Literacy is a bridge from misery to hope. It is a tool for daily life in modern society. It is a bulwark against poverty, and a building block of development … a platform for democratization … for everyone, everywhere, literacy is, along with education in general, a basic human right … Literacy is, finally, the road to human progress and the means through which every man, woman, and child can realize his or her full potential. -Kofi Annan, Ghanaian diplomat, seventh secretary-general of the United Nations, 2001 Nobel Peace Prize
This past week, my family and I visited Prague’s lovely Strahov Monastery and its extravagant libraries. It was not the first time I had been there, but it was the first time I was able to see the Philisophical Hall, post-reconstruction. It is astounding, holding 42,000 volumes within its cases alone.
Being in libraries so significant, with books and knowledge dating back many centuries, I can’t help but imagine what our world would be without the writers of those books, and without the people who have lived out and carried on the knowledge which they have read. To read is to grow, in the grandest of all forms.
2011 has brought with it the full clean slate that I love with a new year. Along with the multitudes, I made goals for myself for the coming year, along with a day-by-day way to tackle those goals … because without a daily plan, a goal isn’t achievable. I have a goal for my physical health, for my writing, for my travel hopes, and for time with family. But maybe one of the most important goals I make each year is the goal toward improved thinking — toward exercising the mind and reducing mental flab.
Just like the saying goes: we are what we eat, the same goes for: we are what we read.
What sort of reading do you do in your daily life?
I’m a firm believer in the notion that knowledge is power. In societies where freedoms have been stripped away, reading is the one that causes the society to suffer the most. Because where people are out of shape menatlly, they easily become dependent on the thinking of others — upon the thoughts and opinions that float around on the popular wind. Rather than dealing with issues and different ideas, people who don’t read and train their minds to think reduce their lives to become full of rules, regulations, and programs.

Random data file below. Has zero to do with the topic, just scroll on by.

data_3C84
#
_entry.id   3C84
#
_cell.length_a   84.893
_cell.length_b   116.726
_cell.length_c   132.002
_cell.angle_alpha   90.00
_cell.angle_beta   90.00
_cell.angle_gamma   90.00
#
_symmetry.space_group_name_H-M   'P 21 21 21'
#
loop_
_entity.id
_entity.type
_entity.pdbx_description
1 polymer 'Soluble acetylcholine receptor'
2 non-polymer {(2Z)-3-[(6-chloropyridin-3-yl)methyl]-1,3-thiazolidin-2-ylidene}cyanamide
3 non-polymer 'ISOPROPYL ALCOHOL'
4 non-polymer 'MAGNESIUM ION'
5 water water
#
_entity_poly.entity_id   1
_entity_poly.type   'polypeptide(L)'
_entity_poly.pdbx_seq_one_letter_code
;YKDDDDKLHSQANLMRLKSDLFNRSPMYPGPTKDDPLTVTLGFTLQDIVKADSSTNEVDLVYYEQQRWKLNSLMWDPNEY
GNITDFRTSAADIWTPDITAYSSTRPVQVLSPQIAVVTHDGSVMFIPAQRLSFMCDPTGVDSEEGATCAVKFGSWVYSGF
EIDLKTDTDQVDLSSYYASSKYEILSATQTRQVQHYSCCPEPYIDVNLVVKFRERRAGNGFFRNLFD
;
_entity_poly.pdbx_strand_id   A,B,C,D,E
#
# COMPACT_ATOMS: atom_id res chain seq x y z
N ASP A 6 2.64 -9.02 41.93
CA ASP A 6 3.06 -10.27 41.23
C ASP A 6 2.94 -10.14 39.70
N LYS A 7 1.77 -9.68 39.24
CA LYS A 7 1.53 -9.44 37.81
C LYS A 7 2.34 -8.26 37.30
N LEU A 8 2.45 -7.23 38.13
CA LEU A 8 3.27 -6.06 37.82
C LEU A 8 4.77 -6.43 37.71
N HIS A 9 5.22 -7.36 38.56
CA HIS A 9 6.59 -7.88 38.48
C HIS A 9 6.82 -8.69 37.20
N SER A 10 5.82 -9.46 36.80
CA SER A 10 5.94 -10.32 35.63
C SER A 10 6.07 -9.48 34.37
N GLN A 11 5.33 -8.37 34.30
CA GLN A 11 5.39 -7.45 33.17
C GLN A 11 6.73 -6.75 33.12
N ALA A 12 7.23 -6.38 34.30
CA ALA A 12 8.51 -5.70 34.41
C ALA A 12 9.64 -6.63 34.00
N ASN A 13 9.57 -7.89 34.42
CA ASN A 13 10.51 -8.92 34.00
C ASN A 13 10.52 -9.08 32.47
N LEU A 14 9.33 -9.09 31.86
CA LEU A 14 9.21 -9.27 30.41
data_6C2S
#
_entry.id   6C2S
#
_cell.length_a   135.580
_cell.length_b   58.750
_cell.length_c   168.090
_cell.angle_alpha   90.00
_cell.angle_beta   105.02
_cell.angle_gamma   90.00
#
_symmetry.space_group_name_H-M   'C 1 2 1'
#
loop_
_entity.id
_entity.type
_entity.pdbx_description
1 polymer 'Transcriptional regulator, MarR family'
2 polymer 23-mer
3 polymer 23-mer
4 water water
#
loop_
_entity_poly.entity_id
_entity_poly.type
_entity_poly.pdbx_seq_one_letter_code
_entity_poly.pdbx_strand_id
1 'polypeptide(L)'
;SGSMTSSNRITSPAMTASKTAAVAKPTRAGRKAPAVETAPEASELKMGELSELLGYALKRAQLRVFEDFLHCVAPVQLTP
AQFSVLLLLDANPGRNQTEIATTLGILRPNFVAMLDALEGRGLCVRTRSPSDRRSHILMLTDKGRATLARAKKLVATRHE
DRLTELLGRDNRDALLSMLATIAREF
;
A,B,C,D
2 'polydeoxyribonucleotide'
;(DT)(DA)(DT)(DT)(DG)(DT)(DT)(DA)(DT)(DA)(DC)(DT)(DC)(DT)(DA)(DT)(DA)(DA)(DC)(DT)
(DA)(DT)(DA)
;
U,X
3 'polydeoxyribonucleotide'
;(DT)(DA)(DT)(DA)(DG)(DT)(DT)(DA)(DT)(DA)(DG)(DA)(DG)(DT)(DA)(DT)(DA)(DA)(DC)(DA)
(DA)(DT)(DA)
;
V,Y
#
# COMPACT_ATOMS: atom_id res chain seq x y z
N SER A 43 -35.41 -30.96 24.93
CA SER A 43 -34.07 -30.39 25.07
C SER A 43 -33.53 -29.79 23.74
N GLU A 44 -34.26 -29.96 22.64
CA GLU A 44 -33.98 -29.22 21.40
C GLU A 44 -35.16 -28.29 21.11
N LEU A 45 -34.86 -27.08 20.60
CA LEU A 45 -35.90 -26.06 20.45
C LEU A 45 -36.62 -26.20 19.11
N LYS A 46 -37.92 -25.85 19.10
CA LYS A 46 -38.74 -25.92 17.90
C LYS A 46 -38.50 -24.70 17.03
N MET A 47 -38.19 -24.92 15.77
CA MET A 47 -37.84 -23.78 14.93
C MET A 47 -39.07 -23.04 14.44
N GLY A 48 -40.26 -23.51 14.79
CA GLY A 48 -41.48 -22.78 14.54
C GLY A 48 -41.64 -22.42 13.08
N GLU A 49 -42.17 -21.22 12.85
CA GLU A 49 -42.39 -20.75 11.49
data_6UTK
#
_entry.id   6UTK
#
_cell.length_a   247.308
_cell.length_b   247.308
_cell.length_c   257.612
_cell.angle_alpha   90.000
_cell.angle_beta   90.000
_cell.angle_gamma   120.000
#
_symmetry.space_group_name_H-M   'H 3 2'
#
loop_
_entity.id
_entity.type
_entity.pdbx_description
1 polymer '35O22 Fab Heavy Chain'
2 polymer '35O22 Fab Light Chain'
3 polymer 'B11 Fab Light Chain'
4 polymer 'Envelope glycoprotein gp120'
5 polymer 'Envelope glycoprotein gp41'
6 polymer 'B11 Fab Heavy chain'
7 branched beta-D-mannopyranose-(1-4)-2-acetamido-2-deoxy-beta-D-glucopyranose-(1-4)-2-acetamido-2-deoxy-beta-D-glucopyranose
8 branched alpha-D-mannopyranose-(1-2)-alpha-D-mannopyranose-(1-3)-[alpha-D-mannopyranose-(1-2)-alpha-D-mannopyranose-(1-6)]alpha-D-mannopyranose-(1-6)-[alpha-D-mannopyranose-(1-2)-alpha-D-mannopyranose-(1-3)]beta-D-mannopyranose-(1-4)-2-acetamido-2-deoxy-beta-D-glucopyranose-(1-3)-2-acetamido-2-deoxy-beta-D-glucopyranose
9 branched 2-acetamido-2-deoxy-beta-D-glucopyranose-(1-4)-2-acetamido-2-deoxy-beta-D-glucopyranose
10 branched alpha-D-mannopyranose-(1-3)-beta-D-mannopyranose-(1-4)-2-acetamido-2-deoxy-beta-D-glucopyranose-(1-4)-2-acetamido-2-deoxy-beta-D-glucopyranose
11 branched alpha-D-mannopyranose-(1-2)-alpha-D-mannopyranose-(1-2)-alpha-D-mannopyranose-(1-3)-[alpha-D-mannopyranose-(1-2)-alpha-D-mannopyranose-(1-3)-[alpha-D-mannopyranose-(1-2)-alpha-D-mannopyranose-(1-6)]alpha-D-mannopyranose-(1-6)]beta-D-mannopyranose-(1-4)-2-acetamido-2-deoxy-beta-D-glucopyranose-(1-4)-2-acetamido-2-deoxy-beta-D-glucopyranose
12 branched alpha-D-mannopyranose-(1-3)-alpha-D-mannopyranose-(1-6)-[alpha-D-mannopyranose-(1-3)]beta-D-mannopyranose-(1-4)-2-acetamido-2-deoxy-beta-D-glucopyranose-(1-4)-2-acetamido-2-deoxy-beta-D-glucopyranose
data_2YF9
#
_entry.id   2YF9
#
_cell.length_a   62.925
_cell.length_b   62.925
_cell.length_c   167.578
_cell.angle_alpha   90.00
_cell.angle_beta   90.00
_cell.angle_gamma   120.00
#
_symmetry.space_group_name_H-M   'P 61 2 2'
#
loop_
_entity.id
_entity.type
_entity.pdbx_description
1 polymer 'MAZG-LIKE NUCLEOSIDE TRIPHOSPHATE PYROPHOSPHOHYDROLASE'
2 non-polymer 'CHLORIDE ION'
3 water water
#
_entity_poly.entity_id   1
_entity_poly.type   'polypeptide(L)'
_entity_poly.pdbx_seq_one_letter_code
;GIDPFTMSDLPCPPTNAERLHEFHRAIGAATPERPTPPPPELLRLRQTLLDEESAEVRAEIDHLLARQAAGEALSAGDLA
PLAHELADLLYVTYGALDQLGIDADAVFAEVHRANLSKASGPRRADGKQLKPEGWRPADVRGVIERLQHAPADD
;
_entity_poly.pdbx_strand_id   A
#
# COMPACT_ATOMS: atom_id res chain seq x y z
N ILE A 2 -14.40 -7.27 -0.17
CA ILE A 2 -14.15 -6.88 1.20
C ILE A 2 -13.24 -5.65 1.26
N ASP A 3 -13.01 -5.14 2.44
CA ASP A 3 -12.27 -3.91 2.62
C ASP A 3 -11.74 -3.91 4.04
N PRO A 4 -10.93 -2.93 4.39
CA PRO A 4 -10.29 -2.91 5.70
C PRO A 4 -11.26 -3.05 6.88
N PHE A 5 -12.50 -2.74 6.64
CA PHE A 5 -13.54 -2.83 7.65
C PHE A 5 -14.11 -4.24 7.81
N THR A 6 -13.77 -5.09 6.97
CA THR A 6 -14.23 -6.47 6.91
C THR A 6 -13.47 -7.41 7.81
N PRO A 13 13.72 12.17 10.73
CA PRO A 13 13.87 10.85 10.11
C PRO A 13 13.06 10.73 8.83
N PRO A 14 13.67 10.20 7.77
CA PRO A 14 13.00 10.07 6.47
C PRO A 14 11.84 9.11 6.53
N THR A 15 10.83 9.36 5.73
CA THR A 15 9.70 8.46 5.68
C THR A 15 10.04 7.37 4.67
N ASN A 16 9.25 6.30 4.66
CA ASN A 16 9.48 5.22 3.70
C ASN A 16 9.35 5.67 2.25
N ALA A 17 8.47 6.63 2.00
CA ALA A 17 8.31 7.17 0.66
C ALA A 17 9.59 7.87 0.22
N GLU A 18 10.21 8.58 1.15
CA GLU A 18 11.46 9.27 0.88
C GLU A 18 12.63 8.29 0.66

But for a person who reads and broadens their mind, they have the important and powerful ability to gather information and form their own opinion and decisions. They can be independent of the stifling inability to think of the masses. The reader is able to listen to differing views, remain open-minded, and form an identity for themselves.
Example Goals for Growth through Reading
- Have an easy answer for “What are you reading lately?”
- Have at least one good book going at all times, if possible.
- Set aside one hour per day for reading.
- Keep a journal of important ideas found in reading.
Whether it is on a Kindle, iPad, or through the pages of a beloved physical book, we can learn and grow and thrive. We can move rapidly toward hope, as Kofi Annan so eloquently says. We can not only move ourselves toward a better year, but toward a much improved self. All through reading.
A few good sites to find great books to read:
BookScreening.com: A new way to find a book– through watching its book trailer. Like watching a movie trailer, a book trailer shows the viewer the essence of the book in a minute’s worth of video. I hope this is an up and coming way to find a good book, and that more sites will catalog their books with the trailers (like Amazon) in a convenient book-searching format.
Amazon.com: the gargantuan site for finding books, buying books, and just about everything else having to do with books. Always a favorite. And my book at Amazon.com (click here), in case you’re looking for a daily inspirational to start reading in 2011.
Starting the Conversation: What book have you wanted to read for a long time? When can you fit reading into your daily schedule? Do you have a favorite website or source for finding good books?